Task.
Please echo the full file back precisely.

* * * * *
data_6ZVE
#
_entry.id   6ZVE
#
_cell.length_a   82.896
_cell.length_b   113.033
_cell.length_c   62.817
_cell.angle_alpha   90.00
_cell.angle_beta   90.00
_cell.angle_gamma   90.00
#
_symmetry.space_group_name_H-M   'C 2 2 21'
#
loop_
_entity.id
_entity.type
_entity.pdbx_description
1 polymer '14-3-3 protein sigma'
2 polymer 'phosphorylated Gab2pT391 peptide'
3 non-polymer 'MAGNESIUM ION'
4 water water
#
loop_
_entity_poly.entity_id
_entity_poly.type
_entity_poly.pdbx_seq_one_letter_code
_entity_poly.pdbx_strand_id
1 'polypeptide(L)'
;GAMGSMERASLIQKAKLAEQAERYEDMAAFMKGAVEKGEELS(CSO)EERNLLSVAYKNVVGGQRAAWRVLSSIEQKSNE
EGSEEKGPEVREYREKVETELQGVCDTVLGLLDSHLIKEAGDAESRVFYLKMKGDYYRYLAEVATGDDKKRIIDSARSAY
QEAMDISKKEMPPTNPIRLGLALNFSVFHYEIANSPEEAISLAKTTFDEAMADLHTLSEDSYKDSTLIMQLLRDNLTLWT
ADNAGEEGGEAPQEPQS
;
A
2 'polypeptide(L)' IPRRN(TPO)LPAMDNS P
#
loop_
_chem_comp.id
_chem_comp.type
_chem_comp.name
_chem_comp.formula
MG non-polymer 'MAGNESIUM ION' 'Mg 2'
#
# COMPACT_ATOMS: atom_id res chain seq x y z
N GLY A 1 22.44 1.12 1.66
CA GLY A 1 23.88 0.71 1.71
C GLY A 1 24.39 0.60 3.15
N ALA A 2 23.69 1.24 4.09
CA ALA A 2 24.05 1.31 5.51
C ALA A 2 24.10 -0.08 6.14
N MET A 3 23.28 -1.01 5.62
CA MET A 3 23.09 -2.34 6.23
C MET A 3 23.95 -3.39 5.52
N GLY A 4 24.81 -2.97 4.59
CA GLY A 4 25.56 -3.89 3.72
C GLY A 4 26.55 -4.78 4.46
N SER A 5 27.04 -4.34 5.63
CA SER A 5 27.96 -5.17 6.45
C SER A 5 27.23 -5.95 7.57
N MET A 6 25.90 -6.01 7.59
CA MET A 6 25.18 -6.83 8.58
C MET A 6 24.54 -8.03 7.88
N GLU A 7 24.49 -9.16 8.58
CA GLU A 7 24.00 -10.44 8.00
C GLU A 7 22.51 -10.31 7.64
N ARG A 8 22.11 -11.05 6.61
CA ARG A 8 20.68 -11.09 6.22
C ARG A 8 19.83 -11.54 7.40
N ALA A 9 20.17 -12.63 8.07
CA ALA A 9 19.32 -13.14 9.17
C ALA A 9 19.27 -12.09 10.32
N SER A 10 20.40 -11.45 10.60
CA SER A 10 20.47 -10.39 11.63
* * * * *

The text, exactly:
data_6ZVE
#
_entry.id   6ZVE
#
_cell.length_a   82.896
_cell.length_b   113.033
_cell.length_c   62.817
_cell.angle_alpha   90.00
_cell.angle_beta   90.00
_cell.angle_gamma   90.00
#
_symmetry.space_group_name_H-M   'C 2 2 21'
#
loop_
_entity.id
_entity.type
_entity.pdbx_description
1 polymer '14-3-3 protein sigma'
2 polymer 'phosphorylated Gab2pT391 peptide'
3 non-polymer 'MAGNESIUM ION'
4 water water
#
loop_
_entity_poly.entity_id
_entity_poly.type
_entity_poly.pdbx_seq_one_letter_code
_entity_poly.pdbx_strand_id
1 'polypeptide(L)'
;GAMGSMERASLIQKAKLAEQAERYEDMAAFMKGAVEKGEELS(CSO)EERNLLSVAYKNVVGGQRAAWRVLSSIEQKSNE
EGSEEKGPEVREYREKVETELQGVCDTVLGLLDSHLIKEAGDAESRVFYLKMKGDYYRYLAEVATGDDKKRIIDSARSAY
QEAMDISKKEMPPTNPIRLGLALNFSVFHYEIANSPEEAISLAKTTFDEAMADLHTLSEDSYKDSTLIMQLLRDNLTLWT
ADNAGEEGGEAPQEPQS
;
A
2 'polypeptide(L)' IPRRN(TPO)LPAMDNS P
#
loop_
_chem_comp.id
_chem_comp.type
_chem_comp.name
_chem_comp.formula
MG non-polymer 'MAGNESIUM ION' 'Mg 2'
#
# COMPACT_ATOMS: atom_id res chain seq x y z
N GLY A 1 22.44 1.12 1.66
CA GLY A 1 23.88 0.71 1.71
C GLY A 1 24.39 0.60 3.15
N ALA A 2 23.69 1.24 4.09
CA ALA A 2 24.05 1.31 5.51
C ALA A 2 24.10 -0.08 6.14
N MET A 3 23.28 -1.01 5.62
CA MET A 3 23.09 -2.34 6.23
C MET A 3 23.95 -3.39 5.52
N GLY A 4 24.81 -2.97 4.59
CA GLY A 4 25.56 -3.89 3.72
C GLY A 4 26.55 -4.78 4.46
N SER A 5 27.04 -4.34 5.63
CA SER A 5 27.96 -5.17 6.45
C SER A 5 27.23 -5.95 7.57
N MET A 6 25.90 -6.01 7.59
CA MET A 6 25.18 -6.83 8.58
C MET A 6 24.54 -8.03 7.88
N GLU A 7 24.49 -9.16 8.58
CA GLU A 7 24.00 -10.44 8.00
C GLU A 7 22.51 -10.31 7.64
N ARG A 8 22.11 -11.05 6.61
CA ARG A 8 20.68 -11.09 6.22
C ARG A 8 19.83 -11.54 7.40
N ALA A 9 20.17 -12.63 8.07
CA ALA A 9 19.32 -13.14 9.17
C ALA A 9 19.27 -12.09 10.32
N SER A 10 20.40 -11.45 10.60
CA SER A 10 20.47 -10.39 11.63